When I was a kid I loved baseball. My brother and I had our favorite teams, with player pictures hung on our bedroom walls in the shape of ballfields. His teams were the Yankees and Giants, mine were the Dodgers and Mets. We had countless arguments about whose teams were better, but since in those days the only inter-league games were the World Series, and not more than one of our teams -- usually the Yankees* -- ever reached that level at the same time, such disputes were purely theoretical.
We read baseball stories, notably John Tunis' The Kid from Tompkinsville series. My favorite was The Kid Comes Back. We went to occasional Baltimore Orioles games, mostly at the instigation of my Aunt Ethel. Aunt Ethel was my mom's older sister, and I have countless memories of her sitting in front of the TV, watching the Orioles play, knitting away at her current project and keeping score at the same time. I learned a lot of baseball terminology from her. One of the saddest things of her descent in to Alzheimers was when she could no longer follow a baseball game.
And then, well, I grew up. I moved from Oriole territory to the mid-west, and we decided not to have a television in our house. For a few years our congregation had a church-league softball team (for which I was scorekeeper), but that ended when Rosie was a baby. Baseball scores in the newspaper are not the same, and the only MLB [Major League Baseball] team in Michigan is the Detroit Tigers, about whom I care very little, and who play in the middle of a scary city. Since my reading of the sports pages is limited to a glance at the front of the section, I knew two player names, and that's about it. Baseball became a very marginal, almost forgotten part of my life.
Until last Friday night. A friend of the family has occasional access to a set of corporate season tickets, and six weeks or so ago we made plans for him, Roger, me, and Katie to attend the Tigers/Dodgers game at Comerica Park. It sounded like a fun time with a friend, but right up until Thursday I was waffling about actually going, since "I didn't care that much about baseball anymore," it was supposed to rain, and Tommy needed transport to and from an end-of-the-school-year party. Roger finally persuaded me to go, since Tommy had arranged to get a ride from a friend, but I tossed the afghan I'm crocheting for Rosie and Anthony's coming baby into my backpack, figuring I'd have something interesting to do.
We got to Detroit about 30 minutes after stadium opening time, and parked our car in a not-too-near but not-too-far $10 game-night empty lot parking area. I was glad I had packed umbrellas, since it was misting lightly. We walked the several blocks to the stadium, and our friend suggested that we get something to eat at Hockeytown Cafe (warning--link has sound), across the street from the stadium. As usual, I was unimpressed by another sports bar, but the food was acceptable, despite no T in the BLT/Club because of the salmonella scare. By the time we finished, about 40 min before game time, it was raining, hard.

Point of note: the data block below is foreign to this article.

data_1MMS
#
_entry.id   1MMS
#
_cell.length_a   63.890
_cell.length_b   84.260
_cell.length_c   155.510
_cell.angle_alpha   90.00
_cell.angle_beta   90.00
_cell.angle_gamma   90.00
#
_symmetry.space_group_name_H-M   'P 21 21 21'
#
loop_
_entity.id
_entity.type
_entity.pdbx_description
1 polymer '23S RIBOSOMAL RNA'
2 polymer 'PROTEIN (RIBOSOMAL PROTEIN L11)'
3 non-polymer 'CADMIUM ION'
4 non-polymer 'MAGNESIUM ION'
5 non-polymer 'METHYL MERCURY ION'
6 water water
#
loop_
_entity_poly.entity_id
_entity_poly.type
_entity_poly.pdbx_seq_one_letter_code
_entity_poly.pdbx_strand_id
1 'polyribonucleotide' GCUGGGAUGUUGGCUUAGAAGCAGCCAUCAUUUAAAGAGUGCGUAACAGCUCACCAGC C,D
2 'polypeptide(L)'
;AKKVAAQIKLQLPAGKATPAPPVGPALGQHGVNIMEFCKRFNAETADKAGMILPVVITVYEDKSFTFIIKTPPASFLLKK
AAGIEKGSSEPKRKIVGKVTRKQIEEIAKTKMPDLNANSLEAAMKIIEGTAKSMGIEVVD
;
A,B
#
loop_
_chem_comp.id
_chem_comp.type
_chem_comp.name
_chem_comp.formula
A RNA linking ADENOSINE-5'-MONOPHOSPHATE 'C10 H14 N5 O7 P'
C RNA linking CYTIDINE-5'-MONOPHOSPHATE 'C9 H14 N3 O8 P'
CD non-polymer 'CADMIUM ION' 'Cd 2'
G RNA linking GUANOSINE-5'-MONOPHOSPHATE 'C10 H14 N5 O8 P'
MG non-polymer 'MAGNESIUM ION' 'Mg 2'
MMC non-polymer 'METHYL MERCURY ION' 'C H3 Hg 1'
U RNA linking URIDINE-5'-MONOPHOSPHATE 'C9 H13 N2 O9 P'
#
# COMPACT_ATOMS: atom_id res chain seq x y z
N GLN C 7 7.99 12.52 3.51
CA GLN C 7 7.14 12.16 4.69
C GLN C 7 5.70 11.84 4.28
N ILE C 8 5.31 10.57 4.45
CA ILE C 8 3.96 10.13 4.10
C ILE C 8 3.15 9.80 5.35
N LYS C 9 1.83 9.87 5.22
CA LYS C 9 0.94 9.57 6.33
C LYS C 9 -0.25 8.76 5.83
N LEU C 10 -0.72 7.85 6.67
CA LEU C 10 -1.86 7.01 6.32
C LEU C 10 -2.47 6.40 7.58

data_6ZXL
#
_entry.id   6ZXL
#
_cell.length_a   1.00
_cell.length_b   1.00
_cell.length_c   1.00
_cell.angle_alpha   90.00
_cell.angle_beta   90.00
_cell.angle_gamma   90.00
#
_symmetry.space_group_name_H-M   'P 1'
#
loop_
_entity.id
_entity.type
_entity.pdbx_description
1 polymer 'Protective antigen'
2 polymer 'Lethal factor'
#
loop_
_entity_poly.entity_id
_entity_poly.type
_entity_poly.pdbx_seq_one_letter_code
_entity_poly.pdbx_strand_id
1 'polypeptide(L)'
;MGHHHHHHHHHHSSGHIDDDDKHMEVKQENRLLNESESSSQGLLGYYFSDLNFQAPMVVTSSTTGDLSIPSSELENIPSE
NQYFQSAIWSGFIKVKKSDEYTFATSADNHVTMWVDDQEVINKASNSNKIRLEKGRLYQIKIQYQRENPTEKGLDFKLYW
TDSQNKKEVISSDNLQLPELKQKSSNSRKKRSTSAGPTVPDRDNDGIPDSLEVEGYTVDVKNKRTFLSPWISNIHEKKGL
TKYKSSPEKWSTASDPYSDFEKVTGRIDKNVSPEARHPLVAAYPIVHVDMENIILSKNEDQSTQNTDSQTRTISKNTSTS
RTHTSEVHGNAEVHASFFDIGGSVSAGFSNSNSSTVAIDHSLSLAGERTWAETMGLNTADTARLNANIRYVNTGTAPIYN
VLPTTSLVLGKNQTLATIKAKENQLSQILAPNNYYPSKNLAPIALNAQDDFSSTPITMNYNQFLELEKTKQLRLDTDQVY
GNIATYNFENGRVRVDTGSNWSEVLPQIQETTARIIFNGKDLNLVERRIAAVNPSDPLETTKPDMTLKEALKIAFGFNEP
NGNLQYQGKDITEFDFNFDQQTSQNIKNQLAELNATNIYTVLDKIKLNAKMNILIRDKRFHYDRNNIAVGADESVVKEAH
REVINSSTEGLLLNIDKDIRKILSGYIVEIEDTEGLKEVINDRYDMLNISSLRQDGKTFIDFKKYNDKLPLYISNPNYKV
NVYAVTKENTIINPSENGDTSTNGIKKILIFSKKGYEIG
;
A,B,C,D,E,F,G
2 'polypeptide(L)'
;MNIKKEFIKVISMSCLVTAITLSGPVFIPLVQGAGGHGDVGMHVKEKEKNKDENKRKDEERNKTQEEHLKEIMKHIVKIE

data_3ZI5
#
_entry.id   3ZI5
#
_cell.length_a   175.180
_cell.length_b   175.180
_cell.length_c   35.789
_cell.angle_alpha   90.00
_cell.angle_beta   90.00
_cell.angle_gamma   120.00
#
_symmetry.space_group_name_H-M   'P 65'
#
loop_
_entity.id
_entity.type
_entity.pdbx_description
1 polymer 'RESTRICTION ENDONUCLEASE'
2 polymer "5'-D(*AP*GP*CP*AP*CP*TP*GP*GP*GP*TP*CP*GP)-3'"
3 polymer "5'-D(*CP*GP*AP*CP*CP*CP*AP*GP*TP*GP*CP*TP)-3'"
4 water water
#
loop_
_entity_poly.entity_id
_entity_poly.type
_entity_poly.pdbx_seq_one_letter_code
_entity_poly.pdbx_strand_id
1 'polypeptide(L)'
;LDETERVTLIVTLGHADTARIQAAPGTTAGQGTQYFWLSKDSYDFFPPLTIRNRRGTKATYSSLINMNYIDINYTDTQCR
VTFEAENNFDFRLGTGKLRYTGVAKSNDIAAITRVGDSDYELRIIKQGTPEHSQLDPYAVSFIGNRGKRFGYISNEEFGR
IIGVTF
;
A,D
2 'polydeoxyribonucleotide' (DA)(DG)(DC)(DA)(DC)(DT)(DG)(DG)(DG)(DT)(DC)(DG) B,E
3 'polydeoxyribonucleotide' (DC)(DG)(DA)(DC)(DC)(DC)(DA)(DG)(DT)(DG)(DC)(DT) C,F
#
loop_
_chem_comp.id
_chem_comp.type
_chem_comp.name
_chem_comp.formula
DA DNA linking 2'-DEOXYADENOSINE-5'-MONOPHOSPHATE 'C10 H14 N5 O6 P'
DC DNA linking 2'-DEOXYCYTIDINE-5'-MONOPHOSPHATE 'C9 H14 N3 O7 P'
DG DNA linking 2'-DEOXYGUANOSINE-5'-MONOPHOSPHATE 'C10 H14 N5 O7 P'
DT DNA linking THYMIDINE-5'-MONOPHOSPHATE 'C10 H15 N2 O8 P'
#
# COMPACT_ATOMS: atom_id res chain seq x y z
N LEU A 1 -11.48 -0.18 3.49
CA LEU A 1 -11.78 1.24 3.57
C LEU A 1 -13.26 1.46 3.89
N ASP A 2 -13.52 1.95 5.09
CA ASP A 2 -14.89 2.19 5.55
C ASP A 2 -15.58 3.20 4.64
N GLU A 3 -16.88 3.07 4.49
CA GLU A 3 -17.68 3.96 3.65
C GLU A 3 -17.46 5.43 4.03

We decided to go over to the stadium and get our tickets scanned so we would be eligible for rain checks. Since we were in, we walked around to our assigned section, and decided to stand by the entry-way to our seats (between two hot dog stands!) to see if the rain would let up. It was actually quite pleasant -- there was a breeze from the field, which can be seen very well from the whole concessions/walkway ring. In the Orioles old park -- since replaced -- you could only see the field from the seats proper. About 10 minutes before scheduled game time, we noticed that the rain had tapered to a mist. Since I had brought rags to dry our seats, we decided to go and sit in them (with our umbrellas) and see what happened.
The seats were amazing! Fourteen rows back, right behind the home dugout. Aunt Ethel always preferred the view over the plate, and our budget was NOT corporate, so I'd never before been in the "good" seats. By the time we'd been in them 15 minutes the rain had totally stopped, and the grounds crew came out to uncover the infield. For about 2 minutes we wondered what they were going to do with all the water standing on the tarp. The answer -- dump it on the outfield! By then the scoreboard showed that the game would begin about one hour late, and it was a good choice; there was no more rain that evening.
I had decided before we took our seats that I wouldn't bother getting out my crocheting, because I didn't want to get it wet. But during the extra time of the delay, I pulled it out. By the time of the National Anthem, I had finished a row and a half. And then the game began. For the first inning, I divided my attention, looking up for the pitch and then down at my afghan. But somewhere along the line -- maybe it was the first line drive third baseman Guillen snared too fast for me to see -- I remembered: THIS is what I love about baseball. Not the team or player stats; not loyalty to any particular team. What I loved , and to my astonishment still love, is the actual game play itself. Long flies caught just short of the fence. The batter acting irate if a pitch comes too close. The tag -- or missed tag -- on the steal to second or third. I just love baseball.
Roger, who has always been little mystified by my baseball knowledge (football is his game), was glad to hear that my rediscovered passion is not for the Tigers, but for baseball. We are already researching going to see the Lansing Lugnuts, where the best (non-suite) seats in the house cost $9. I can't wait!
And, oh yeah, the afghan? Despite getting caught up in the game, I still finished 6 rows. Aunt Ethel would have been proud.
* Although the 1969 Series, where the Mets "lost last place", lives so clearly in my memory that when I saw the movie Frequency, and the date flashed on the screen at the beginning of the movie, I knew exactly what was going on on that day.